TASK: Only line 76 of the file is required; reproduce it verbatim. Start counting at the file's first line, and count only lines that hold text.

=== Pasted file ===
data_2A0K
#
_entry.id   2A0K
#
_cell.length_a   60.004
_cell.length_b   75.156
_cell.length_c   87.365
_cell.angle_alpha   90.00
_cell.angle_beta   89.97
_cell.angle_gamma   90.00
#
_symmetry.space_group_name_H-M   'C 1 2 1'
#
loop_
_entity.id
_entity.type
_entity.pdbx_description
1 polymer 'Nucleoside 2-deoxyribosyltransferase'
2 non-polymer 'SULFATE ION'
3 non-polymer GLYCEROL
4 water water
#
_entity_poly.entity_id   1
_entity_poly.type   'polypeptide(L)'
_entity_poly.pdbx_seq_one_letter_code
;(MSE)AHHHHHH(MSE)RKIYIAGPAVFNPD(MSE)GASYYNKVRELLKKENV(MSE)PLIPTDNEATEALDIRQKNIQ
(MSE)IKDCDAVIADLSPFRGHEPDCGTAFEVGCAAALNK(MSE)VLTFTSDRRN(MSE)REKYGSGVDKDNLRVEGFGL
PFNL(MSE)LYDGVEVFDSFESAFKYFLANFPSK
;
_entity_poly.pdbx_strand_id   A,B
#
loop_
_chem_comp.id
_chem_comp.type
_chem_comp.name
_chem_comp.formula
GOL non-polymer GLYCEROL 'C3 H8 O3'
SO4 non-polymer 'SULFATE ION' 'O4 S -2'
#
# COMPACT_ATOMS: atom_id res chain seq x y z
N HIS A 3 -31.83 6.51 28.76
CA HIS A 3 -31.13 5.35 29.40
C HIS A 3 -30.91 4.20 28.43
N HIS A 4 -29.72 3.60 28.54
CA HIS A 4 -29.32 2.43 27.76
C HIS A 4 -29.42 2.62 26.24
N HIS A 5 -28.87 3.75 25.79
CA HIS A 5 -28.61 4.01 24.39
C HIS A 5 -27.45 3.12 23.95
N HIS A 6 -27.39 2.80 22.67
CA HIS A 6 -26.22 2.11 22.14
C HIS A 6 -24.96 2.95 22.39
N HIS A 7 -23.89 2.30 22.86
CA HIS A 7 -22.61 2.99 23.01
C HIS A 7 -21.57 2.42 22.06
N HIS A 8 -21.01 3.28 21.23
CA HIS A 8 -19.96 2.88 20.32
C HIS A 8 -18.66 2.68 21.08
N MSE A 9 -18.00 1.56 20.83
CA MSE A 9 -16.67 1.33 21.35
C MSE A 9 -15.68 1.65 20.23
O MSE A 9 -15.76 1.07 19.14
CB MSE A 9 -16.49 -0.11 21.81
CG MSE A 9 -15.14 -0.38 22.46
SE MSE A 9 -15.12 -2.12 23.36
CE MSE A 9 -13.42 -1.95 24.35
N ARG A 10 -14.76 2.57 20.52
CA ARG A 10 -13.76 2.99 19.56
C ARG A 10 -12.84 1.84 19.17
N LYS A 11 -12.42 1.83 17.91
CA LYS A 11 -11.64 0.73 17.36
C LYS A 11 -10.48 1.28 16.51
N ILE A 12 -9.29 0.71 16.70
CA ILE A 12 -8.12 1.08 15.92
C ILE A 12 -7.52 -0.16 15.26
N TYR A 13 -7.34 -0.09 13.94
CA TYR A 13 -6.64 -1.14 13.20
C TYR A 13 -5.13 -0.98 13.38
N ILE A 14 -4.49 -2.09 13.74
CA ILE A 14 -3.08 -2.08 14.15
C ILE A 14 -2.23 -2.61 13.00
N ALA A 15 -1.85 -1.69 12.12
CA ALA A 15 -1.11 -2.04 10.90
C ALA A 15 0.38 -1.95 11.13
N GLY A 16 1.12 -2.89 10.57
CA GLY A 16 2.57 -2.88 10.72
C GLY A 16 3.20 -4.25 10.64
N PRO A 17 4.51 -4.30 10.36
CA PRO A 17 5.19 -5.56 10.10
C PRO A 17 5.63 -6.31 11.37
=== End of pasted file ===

N TYR A 13 -7.34 -0.09 13.94